“Moderate” GOPer Jeb Bush: Indiana straights-only law is “the right thing to do”

Yesterday, former Florida Governor Jeb Bush went on Hugh Hewitt’s radio show and defended Indiana Governor Mike Pence, along with his recently-passed Religious Freedom Restoration Act. Bush said that Governor Pence had “done the right thing” by signing the law, and insisted that the more people knew about the law, the more they’d realize that it doesn’t protect the kinds of discrimination that it’s explicitly designed to protect.

Listen to the audio here, via The Daily Caller.

Said Bush:

I think Governor Pence has done the right thing. Florida has a law like this. Bill Clinton signed a law like this at the federal level. This is simply allowing people of faith space to be able to express their beliefs. To be able to be people of conscience. I think once the facts are established, people aren’t going to see this as discriminatory at all.

Well, the facts are established. Unlike the federal RFRA, and unlike other states with religious freedom laws, Indiana’s RFRA opens the door for all kinds of discrimination.

If you listen to Bush closely, you can even hear him admit as much himself.

On Sunday, Governor Pence refused, repeatedly, to say whether his new law would allow for Christians to refuse service to gay couples at their weddings, as he clearly understood that admitting as much would undermine his case that the law doesn’t license discrimination. In Bush’s interview with Hewitt, he explained his support for the law by arguing that that’s exactly what the law is designed to protect:

There are incidents of people who, for example, the florist in Washington State who had a business that, based on her conscience, she couldn’t be participating in a gay wedding…or the photographer in New Mexico. There are many cases where people acting on their conscience have been castigated by the government…We’re gonna need this. This is an important value for our country.

Let’s be clear: that statement puts Jeb Bush to the right of Mike Pence on religious right-to-discriminate bills.

But don’t tell that to the folks who have long insisted that Bush is the “moderate” in the Republican primary field:

If anything, Bush’s “moderation” is in tone and not substance. In reclassifying these refusals of service as “conscience,” Bush and other defenders of Indiana’s law are simply engaging in a patronizingly petty case of legislative tomayto/tomahto.

Both sides of this debate are citing the same examples — florists, bakers and photographers who don’t want to do business at same-sex weddings — to make their respective cases. Bush claims that the law is simply exempting those florists, bakers and photographers from participating in an event they consider incompatible with their deeply held religious convictions. To the rest of civil society, the law clearly allows those florists, bakers and photographers to tell two people who love each other that “we don’t serve your kind around here.”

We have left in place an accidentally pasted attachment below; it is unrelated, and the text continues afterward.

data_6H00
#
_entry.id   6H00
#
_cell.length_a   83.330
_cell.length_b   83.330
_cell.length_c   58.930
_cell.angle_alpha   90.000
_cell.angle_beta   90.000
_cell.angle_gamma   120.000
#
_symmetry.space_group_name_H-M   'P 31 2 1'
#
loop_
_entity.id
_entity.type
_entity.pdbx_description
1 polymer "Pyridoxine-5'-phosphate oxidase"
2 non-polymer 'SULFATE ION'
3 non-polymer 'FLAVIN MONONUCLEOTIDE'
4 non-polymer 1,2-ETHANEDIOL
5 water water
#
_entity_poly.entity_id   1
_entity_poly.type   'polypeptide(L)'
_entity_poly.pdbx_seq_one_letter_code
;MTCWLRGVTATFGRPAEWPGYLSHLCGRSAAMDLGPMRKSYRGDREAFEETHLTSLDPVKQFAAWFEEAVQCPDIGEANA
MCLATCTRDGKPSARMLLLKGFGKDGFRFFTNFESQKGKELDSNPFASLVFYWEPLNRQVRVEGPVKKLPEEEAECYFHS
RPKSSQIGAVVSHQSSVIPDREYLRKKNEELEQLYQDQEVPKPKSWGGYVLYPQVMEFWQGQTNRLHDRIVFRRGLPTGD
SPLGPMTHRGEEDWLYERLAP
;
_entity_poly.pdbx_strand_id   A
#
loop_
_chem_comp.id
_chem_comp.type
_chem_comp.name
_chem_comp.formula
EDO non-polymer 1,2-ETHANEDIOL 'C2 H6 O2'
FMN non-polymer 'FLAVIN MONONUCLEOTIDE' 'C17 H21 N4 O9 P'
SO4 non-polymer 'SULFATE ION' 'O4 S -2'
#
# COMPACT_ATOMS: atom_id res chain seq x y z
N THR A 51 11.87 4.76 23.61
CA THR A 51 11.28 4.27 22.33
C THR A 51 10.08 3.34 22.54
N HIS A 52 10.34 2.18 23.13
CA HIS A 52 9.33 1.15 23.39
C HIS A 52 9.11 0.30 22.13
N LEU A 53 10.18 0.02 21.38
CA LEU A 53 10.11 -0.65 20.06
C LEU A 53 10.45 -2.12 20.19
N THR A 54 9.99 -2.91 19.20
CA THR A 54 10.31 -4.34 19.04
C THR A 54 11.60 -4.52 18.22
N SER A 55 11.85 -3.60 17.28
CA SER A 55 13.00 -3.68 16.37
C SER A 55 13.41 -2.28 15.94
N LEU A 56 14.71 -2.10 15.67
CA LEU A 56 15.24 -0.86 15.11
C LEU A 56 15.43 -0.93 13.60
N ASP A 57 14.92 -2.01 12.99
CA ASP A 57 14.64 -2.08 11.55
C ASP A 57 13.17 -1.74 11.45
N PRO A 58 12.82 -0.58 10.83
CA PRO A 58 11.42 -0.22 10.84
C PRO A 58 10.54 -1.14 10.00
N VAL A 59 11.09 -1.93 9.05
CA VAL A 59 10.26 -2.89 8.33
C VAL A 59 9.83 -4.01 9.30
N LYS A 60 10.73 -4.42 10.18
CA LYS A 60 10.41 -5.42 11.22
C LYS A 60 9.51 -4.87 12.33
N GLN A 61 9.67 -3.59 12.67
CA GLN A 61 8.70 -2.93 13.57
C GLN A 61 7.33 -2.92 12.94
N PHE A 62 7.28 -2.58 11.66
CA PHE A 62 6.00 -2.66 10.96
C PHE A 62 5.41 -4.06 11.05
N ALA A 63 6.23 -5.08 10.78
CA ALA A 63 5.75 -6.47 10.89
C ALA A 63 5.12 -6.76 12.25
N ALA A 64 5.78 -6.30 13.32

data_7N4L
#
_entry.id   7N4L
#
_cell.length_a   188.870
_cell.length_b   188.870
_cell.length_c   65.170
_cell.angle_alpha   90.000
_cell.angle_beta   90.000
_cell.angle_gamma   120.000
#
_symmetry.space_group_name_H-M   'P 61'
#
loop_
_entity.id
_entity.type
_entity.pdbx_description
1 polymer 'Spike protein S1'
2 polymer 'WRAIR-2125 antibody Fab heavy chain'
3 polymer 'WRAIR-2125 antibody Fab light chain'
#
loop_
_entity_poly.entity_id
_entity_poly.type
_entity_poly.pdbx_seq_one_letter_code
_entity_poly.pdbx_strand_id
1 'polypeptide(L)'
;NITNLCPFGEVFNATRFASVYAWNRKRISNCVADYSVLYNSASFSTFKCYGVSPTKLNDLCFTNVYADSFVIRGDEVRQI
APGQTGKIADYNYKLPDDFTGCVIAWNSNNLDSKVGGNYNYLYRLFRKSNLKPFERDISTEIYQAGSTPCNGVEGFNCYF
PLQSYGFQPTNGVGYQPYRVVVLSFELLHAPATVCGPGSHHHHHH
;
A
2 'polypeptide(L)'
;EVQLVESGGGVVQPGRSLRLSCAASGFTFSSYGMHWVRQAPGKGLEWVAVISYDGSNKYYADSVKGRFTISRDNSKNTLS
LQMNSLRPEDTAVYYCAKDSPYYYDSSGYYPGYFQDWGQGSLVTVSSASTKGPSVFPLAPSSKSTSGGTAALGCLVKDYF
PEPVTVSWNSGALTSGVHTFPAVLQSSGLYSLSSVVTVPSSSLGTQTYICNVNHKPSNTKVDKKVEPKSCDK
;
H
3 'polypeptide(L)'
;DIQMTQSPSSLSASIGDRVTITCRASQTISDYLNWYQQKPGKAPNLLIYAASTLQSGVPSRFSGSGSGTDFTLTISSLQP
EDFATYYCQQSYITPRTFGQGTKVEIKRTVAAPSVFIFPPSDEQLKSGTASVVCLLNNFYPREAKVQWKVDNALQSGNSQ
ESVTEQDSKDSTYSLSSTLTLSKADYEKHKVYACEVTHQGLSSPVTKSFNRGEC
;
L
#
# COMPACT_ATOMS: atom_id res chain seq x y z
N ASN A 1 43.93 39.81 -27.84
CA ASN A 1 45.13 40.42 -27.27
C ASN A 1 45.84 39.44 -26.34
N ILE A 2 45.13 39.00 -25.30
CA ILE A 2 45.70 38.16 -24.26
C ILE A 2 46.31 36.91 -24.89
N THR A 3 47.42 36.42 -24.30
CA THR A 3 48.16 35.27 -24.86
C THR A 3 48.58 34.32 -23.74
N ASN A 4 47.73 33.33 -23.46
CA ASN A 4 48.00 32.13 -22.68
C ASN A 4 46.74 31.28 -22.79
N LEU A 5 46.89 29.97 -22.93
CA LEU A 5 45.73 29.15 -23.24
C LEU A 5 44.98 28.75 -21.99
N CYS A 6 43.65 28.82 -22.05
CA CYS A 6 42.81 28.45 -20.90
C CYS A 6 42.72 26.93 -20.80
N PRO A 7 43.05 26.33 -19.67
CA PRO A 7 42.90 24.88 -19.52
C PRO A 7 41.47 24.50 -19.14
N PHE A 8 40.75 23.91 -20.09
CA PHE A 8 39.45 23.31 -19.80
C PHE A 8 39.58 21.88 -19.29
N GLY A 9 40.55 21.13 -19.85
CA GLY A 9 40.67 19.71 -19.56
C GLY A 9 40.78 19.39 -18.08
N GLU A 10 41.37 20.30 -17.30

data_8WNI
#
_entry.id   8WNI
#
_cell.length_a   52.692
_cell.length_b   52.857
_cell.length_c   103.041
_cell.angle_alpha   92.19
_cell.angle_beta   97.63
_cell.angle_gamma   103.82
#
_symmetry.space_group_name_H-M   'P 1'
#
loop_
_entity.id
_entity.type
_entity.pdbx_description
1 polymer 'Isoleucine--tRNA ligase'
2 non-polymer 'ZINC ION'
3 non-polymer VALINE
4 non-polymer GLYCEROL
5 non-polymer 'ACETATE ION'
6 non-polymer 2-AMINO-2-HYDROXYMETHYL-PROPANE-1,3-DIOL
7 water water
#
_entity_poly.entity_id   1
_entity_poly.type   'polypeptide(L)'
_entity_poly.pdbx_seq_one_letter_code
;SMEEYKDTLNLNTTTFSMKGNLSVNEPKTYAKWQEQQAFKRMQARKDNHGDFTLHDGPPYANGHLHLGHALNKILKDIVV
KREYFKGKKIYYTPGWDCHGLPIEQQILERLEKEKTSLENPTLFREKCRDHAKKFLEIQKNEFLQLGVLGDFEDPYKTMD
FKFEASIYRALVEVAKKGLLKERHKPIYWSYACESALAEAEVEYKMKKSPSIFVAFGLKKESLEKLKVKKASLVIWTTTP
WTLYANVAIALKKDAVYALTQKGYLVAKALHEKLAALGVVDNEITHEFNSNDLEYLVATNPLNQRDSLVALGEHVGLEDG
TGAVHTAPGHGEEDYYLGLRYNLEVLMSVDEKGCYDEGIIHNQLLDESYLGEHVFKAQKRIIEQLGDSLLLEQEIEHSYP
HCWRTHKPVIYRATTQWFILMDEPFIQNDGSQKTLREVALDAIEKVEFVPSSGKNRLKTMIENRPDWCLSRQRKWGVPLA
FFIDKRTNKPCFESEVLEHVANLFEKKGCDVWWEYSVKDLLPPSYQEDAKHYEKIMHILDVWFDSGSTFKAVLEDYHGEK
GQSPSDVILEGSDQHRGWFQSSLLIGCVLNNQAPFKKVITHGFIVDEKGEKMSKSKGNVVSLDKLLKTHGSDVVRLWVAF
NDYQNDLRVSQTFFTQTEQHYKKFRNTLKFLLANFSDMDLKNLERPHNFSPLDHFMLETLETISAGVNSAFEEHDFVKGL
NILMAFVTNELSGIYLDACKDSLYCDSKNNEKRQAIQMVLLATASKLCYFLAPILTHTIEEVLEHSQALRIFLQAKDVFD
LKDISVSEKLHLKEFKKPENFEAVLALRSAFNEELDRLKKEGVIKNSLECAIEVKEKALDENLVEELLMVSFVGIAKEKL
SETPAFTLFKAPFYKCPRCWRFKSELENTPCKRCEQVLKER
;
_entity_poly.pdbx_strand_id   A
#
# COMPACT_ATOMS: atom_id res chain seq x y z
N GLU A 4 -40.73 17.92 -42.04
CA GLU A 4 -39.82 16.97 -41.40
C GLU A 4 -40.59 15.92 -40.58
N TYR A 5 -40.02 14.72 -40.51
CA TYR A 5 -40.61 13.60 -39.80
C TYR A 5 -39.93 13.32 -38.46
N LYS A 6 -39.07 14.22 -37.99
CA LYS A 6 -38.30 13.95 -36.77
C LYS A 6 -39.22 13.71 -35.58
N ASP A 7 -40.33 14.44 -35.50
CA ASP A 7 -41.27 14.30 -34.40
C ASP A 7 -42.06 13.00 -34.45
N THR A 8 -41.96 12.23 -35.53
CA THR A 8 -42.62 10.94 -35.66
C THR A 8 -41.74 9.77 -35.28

But since these real-world thought experiments are apparently reaching a dead end, since we can’t get a straight answer out of those who claim to want to “clarify” what the law does and doesn’t allow for, it may be time to ask Governors Pence and Bush a few more questions:

Say I have a deeply-held religious belief that contraception is murder. If I work at a CVS, am I protected from being fired under Indiana’s RFRA if I refuse to sell condoms?

Or say I have a deeply-held religious belief that I need to smoke marijuana every day in order to effectively connect with a higher power. Under Indiana’s RFRA, can I smoke a joint in my backyard?

Or say I have a deeply-held religious belief that the Jews are immoral people who murdered Jesus. If I own a concert hall, does Indiana’s RFRA let me refuse to rent it out for a Bar Mitzvah party?

Or say I have a deeply-held religious belief that God put people of different races on different continents for a reason. If I’m a pastor, does Indiana’s RFRA let me abstain from performing an interracial marriage?

Seriously, let’s pin this down: What doesn’t Indiana’s RFRA protect under the guise of religious conscience? Where do deeply-held religious beliefs end, and where does civil society begin?

We haven’t gotten a straight answer yet, and until we get one we need to keep asking.


Jon Green graduated from Kenyon College with a B.A. in Political Science and high honors in Political Cognition. He worked as a field organizer for Congressman Tom Perriello in 2010 and a Regional Field Director for President Obama's re-election campaign in 2012. Jon writes on a number of topics, but pays especially close attention to elections, religion and political cognition. Follow him on Twitter at @_Jon_Green, and on Google+. .

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